In this sixth part of a twelve post analysis, we're going to look at how some bad footwork on the offensive line can lead to a botched play. In case you missed the previous installments, here is Part I, Part II, Part III, Part IV, and Part V.
Again, special thanks to Ken Crawford from Excuse Me For My Voice, for volunteering to create youtube videos for the plays I am dissecting.
While working under Coach Michalczik, I quickly learned that footwork is very important. I mean, I think we all know it's fairly important but the coaches stress it a lot. Stuff like make sure you step with this foot first. Don't perform false steps. Of course there are many other important techniques to also perform flawlessly such as angles and keeping your head up at the target.
On the following play we'll see an example of how one player executing some bad footwork can lead to a botched play.
Here is the pre-snap look below:
Cal is facing a 1st and 10. Cal has 12 personnel on the field (2 WRs, 2 TEs, 1 RB). This is NOT to be confused with 12 players on the field. Cal appears to be in its Ace formation but if you look closer they're not. Instead, Cal's runningback is not behind the quarterback but behind the left tackle. For those of you who follow the Cal offense closely then you should know what the play will be. Let's say it altogether since we all know what this play is going to be: end-around. And there's a small chance this could be a reverse since that is the natural progression after an end-around.
Cal moves wide receiver, Ross, into motion towards the quarterback. This movement pretty much guarantees that Cal will run an end-around since Cal usually passes the ball when the runningback is not lined up behind the quarterback and these passing plays don't usually involve pre-snap motion.
Here's the post-snap picture. Every blocker along the offensive line has a defender to block. The Cal left guard is assigned to blcok Miami's linebacker (shown with the short blue blocking line). The runningback, Vereen, is assigned to lead block for the ball carrier, Ross, and will focus on the backside Miami defender (he's the player on the 25.5 yard line over by the "pop secret" paint).
Unfortunately, Cal's left guard cannot get to his defender in time and ends up behind his defender. Cal runningback, Vereen, will continue to block his assignment.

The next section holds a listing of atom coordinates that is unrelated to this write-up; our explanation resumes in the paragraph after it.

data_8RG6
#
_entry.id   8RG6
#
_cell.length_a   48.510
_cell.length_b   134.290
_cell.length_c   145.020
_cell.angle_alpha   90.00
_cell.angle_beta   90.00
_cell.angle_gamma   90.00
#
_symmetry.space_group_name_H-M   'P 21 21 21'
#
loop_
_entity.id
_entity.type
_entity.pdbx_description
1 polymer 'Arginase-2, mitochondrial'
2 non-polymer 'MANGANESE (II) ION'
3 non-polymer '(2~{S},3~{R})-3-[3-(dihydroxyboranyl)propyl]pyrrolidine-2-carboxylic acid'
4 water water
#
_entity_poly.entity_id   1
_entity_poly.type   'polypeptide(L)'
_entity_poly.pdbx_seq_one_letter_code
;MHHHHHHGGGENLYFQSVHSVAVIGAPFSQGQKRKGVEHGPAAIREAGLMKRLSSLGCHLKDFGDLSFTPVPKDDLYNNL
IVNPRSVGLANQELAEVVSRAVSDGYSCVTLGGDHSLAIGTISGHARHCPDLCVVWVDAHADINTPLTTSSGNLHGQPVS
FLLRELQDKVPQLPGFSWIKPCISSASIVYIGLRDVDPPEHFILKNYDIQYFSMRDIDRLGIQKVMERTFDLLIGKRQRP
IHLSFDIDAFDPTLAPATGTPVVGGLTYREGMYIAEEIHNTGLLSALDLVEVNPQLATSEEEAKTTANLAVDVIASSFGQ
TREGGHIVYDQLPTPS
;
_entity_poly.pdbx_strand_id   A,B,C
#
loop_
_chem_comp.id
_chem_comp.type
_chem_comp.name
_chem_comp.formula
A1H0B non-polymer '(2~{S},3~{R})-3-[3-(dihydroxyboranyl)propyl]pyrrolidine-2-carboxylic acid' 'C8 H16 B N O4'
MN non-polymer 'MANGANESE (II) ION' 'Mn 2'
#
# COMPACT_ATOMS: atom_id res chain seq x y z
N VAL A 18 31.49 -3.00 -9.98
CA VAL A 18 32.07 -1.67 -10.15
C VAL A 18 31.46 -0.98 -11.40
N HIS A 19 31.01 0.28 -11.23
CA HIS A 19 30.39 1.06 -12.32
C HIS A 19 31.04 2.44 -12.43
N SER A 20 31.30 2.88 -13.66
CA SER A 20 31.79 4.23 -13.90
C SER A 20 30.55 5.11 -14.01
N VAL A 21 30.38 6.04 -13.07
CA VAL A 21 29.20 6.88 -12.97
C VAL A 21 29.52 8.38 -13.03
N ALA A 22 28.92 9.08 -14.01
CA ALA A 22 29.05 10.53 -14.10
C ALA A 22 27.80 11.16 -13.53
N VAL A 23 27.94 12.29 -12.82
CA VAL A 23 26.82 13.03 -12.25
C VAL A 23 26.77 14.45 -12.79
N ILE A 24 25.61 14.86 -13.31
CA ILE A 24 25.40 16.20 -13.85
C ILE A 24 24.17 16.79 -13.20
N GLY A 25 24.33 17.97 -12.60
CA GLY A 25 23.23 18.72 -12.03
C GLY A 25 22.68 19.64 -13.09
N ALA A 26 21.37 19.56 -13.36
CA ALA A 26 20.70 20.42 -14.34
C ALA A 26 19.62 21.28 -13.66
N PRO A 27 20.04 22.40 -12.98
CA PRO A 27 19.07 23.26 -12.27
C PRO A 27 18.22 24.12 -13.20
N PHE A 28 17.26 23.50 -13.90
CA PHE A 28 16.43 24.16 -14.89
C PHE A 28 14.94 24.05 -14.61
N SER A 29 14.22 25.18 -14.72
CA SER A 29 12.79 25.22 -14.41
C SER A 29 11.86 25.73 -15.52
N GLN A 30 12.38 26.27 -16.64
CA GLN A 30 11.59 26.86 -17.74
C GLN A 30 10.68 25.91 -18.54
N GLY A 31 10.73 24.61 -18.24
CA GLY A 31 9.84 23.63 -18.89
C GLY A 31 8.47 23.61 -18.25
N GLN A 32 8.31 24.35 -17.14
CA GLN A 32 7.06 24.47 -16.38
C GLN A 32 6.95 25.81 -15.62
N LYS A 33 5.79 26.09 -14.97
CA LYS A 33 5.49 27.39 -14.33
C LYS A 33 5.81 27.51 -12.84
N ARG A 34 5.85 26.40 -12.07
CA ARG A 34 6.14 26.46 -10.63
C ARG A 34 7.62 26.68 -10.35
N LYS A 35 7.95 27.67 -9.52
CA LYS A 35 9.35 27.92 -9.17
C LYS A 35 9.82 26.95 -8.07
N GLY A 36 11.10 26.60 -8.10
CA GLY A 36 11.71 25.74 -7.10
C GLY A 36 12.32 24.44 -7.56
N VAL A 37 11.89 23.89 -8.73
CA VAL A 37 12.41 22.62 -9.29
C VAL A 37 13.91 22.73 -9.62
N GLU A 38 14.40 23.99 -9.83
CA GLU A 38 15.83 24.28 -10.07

The play results in a loss as the defender assigned to the left guard tackles Ross the ball carrier.
What specifically went wrong on this play? Let's look. Here's another angle of the play. I've put a circle around Cal's left guard so we can keep an eye on him and see what went wrong here.
As we all know, this is an end around to the offense's left. The Cal players along the offensive line should push off with their right foot and begin moving left. However, Cal's left guard fails to do this. I know it's near impossible to see this on a screen-shot instead of video, but instead of pushing off with his right foot, he picks up his right foot and shuffles his feet for only a split second, and then steps with his left foot. At the precise moment of this screen grab the left guard has just picked up his right foot to shuffle instead of pushing off with that foot.
The act of shuffling his feet and not pushing off with his right foot has made the guard slow to get off the line, but also has made the guard take a bad angle. If the guard had pushed off with his right foot and stepped with his left, he would have taken a more diagonal angle of attack (blue arrow). Instead the guard has taken a very aggressive and direct angle of attack (red arrow). Such an aggressive angle is undesirable because it doesn't properly take into account that the defender will be moving laterally towards the ball carrier. In short, the poor footwork has resulted in the player being late off the line and also out of position.